### A Programming Language for Cyber-Physical Systems

### Résumé du projet de recherche (Langue 1)

Hybrid system modelers have become a corner
stone of complex embedded system development. Embedded systems include
not only control components and software, but also physical
devices. In this area, Simulink/Stateflow is a de facto standard
design
framework and {Modelica} a new player.
However, such tools raise several issues related to their semantics
and the lack of determinacy and reproducibility of simulations (sensitivity to
simulation parameters and to the choice of a simulation engine). It
is thus critical to place them on a firm semantical basis where it
can be proven that the results of simulation, compilation and
verification are mutually consistent.
Synchronous languages are used
for programming the most critical applications (e.g., fly-by-wire
control of Airbus planes, braking systems for subways and trains,
designed and implemented with the language
SCADE ([http://www.esterel-technologies.com/products/scade-suite/]).
They have already addressed the above issues for a class of discrete
real-time systems for which time- and resource-bounded code can be
generated. The are founded on a precisely defined semantics with automatic
code generation, formal verification and testing tools.
Nonetheless, they lack the ability to model faithfully and efficiently
hybrid systems that mix control software and a model of the plant.
For that, it is important to express continuous-time dynamics
(by mean of differential equations) interwined with control-software.
The problem we address here is the design and implementation of a
language for hybrid systems which combines the expressiveness and
safety of a synchronous language such as {Lustre} or {Lucid Synchrone} for programming discrete time systems with
ODEs for describing physical elements evolving on a continuous-time
basis. We expect this extension to be conservative with respect to an
existing synchronous language: it must preserve sequential code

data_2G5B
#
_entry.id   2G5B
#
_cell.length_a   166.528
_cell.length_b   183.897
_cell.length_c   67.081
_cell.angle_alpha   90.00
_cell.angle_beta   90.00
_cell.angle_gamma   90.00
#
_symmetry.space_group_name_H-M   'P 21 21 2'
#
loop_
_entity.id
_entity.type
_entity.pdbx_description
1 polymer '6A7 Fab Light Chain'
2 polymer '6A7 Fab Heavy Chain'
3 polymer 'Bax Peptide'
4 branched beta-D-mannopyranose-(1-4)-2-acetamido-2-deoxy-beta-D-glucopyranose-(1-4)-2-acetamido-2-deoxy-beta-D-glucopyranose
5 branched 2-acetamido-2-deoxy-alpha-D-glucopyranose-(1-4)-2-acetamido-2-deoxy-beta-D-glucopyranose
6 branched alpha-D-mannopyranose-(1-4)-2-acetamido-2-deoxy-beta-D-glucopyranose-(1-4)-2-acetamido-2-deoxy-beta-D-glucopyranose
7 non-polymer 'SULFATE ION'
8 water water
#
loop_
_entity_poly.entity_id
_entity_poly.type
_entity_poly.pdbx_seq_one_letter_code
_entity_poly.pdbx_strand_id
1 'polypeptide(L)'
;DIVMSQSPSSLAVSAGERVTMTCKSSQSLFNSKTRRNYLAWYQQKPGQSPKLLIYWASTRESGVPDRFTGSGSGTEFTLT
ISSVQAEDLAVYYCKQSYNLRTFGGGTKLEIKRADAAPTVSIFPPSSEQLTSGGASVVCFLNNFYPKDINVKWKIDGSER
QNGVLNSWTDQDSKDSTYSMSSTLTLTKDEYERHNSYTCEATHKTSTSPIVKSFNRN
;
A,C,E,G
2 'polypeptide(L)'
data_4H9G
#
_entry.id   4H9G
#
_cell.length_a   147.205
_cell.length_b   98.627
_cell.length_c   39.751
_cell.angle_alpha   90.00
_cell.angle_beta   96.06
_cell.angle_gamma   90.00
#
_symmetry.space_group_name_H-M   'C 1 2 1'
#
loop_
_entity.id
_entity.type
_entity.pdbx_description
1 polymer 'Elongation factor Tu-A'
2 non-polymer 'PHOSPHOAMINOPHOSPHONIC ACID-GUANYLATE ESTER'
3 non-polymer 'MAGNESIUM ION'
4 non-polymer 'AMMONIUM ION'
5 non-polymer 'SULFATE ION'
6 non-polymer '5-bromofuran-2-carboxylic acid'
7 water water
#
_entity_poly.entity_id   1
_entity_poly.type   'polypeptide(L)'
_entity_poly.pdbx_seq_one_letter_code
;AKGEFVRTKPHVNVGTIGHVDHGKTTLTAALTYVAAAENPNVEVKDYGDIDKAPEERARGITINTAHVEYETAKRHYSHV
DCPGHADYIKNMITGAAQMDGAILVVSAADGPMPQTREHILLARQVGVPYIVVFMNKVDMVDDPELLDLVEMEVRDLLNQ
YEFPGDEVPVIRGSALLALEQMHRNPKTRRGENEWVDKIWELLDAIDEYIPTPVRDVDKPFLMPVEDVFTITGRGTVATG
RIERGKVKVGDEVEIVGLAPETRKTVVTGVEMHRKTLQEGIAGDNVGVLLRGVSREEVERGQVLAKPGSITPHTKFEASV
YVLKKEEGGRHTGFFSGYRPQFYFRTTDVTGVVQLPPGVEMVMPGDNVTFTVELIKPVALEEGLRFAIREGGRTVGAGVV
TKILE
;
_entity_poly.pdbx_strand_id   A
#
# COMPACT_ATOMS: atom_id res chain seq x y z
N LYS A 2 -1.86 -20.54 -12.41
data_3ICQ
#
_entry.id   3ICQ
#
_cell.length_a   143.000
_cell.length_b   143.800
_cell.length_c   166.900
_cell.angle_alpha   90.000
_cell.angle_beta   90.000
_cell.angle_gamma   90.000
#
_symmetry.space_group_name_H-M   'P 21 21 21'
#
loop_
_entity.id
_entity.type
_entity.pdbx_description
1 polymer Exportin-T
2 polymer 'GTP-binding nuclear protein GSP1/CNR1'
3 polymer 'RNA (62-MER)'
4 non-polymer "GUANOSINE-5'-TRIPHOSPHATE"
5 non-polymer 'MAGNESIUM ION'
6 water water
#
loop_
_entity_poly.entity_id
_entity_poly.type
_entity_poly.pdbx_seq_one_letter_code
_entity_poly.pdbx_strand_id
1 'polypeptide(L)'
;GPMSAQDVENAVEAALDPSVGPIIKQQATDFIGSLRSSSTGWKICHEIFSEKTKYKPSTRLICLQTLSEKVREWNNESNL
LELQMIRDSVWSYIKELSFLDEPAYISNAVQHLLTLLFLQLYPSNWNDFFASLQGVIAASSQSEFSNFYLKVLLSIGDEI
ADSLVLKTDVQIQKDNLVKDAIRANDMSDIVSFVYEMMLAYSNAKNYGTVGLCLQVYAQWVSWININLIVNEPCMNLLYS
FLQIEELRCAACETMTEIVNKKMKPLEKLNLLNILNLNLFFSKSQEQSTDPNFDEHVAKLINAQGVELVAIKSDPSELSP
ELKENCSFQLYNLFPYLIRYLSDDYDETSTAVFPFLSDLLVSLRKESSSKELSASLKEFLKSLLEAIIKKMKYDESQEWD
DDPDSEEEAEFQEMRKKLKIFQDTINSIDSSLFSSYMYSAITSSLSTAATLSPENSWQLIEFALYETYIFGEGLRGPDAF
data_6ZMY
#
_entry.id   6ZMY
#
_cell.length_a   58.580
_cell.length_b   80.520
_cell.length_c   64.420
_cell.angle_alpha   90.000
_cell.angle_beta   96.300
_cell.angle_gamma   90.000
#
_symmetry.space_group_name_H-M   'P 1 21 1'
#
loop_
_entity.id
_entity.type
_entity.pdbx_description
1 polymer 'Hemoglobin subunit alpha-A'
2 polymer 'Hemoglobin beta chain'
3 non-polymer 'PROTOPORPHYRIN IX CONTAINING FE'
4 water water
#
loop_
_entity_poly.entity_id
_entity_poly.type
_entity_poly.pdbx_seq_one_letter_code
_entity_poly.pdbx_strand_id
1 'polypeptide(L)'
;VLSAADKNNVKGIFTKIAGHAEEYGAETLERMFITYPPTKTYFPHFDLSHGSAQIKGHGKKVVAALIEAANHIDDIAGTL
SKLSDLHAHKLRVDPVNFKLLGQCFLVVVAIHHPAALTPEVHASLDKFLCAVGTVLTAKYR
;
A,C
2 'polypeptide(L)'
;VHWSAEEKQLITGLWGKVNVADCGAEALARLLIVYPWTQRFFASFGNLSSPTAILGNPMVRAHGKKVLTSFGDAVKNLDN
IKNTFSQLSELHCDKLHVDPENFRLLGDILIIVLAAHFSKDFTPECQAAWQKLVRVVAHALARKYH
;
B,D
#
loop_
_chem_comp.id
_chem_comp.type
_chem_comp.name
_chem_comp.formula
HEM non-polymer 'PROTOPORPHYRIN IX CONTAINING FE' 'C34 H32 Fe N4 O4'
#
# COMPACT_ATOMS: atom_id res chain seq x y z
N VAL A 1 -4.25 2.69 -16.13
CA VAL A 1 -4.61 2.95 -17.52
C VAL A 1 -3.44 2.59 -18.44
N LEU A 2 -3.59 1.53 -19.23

generation, an execution in bounded time and space for the discrete
part as well as the guaranty on determinacy and the absence of
deadlocks. Defining such a language has a tremendous number of
applications: the simulation of a complete systems including physical
devices and software; the design of control systems (planes, cars, etc); mixed
(discrete/continuous) signals for modeling digital/analogous circuits;
music (e.g., control/simulation of instruments), etc. Despite
important developments on the verification of hybrid
automata (Henzinger et al., 2000) for a
survey), there is less work on programming languages issues regarding,
in particular, static typing, semantics and compilation. Pionneering
works are those by Ramine Nikoukhah on
Scicos ([http://www.scicos.org]) and Edward Lee on
Ptolemy ([http://ptolemy.berkeley.edu/ptolemyII/].
In previous works, we have shown how to extend an existing
{Lustre}-like language with ODEs and zero-crossing mechanism to model
both discrete and continous behavior and relying on a numerical black
box solver. We defined an ideal semantics on non-standard
analysis (CDC 2010, JCSS 2012) as a natural extension of the
data-flow semantics of Lustre. This semantics clarifies interactions
between continuous behaviors and discrete transitions in hybrid
systems, like cascades of zero-crossing. The compilation is done
through a source-to-source transformation into the synchronous subset
which is then translated to sequential code using an existing
compiler (LCTES'11, EMSOFT'11). This approach enables to
reuse and extend many existing techniques like the causality
analysis (HSCC'14) and compilation techniques in order to
generate efficient which is then paired with a black-box numerical
solver (here SUNDIALS CVODE from
LLNL ([https://computation.llnl.gov/casc/sundials/main.html]).
These results has been the foundation of the
language Zélus (HSCC'13) [http://zelus.di.ens.fr]. Zélus is
functional with type inference and polymorphism, mix of data-flow, hierarchical